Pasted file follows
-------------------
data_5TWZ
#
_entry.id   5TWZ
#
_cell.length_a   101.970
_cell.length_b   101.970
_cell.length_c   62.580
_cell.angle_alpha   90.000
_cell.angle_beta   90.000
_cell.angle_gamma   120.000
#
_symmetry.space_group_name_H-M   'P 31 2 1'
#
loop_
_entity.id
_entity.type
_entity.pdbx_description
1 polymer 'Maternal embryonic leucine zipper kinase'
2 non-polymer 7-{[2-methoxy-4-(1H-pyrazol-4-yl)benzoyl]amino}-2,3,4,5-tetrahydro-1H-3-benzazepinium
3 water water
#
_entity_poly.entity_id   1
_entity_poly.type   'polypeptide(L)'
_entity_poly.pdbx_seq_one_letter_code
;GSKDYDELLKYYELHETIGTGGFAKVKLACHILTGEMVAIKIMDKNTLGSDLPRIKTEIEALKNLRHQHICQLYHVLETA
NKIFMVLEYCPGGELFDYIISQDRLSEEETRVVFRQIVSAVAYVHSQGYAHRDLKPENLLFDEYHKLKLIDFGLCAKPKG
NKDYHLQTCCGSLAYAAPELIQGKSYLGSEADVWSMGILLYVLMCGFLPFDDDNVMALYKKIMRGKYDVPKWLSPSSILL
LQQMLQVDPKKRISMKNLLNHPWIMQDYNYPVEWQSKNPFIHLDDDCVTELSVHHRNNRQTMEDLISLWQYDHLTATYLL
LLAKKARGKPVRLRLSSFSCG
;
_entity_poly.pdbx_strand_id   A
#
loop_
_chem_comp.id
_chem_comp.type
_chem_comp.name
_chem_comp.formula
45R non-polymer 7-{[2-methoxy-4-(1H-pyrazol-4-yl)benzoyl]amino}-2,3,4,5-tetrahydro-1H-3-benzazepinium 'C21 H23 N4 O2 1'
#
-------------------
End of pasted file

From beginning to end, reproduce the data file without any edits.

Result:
data_5TWZ
#
_entry.id   5TWZ
#
_cell.length_a   101.970
_cell.length_b   101.970
_cell.length_c   62.580
_cell.angle_alpha   90.000
_cell.angle_beta   90.000
_cell.angle_gamma   120.000
#
_symmetry.space_group_name_H-M   'P 31 2 1'
#
loop_
_entity.id
_entity.type
_entity.pdbx_description
1 polymer 'Maternal embryonic leucine zipper kinase'
2 non-polymer 7-{[2-methoxy-4-(1H-pyrazol-4-yl)benzoyl]amino}-2,3,4,5-tetrahydro-1H-3-benzazepinium
3 water water
#
_entity_poly.entity_id   1
_entity_poly.type   'polypeptide(L)'
_entity_poly.pdbx_seq_one_letter_code
;GSKDYDELLKYYELHETIGTGGFAKVKLACHILTGEMVAIKIMDKNTLGSDLPRIKTEIEALKNLRHQHICQLYHVLETA
NKIFMVLEYCPGGELFDYIISQDRLSEEETRVVFRQIVSAVAYVHSQGYAHRDLKPENLLFDEYHKLKLIDFGLCAKPKG
NKDYHLQTCCGSLAYAAPELIQGKSYLGSEADVWSMGILLYVLMCGFLPFDDDNVMALYKKIMRGKYDVPKWLSPSSILL
LQQMLQVDPKKRISMKNLLNHPWIMQDYNYPVEWQSKNPFIHLDDDCVTELSVHHRNNRQTMEDLISLWQYDHLTATYLL
LLAKKARGKPVRLRLSSFSCG
;
_entity_poly.pdbx_strand_id   A
#
loop_
_chem_comp.id
_chem_comp.type
_chem_comp.name
_chem_comp.formula
45R non-polymer 7-{[2-methoxy-4-(1H-pyrazol-4-yl)benzoyl]amino}-2,3,4,5-tetrahydro-1H-3-benzazepinium 'C21 H23 N4 O2 1'
#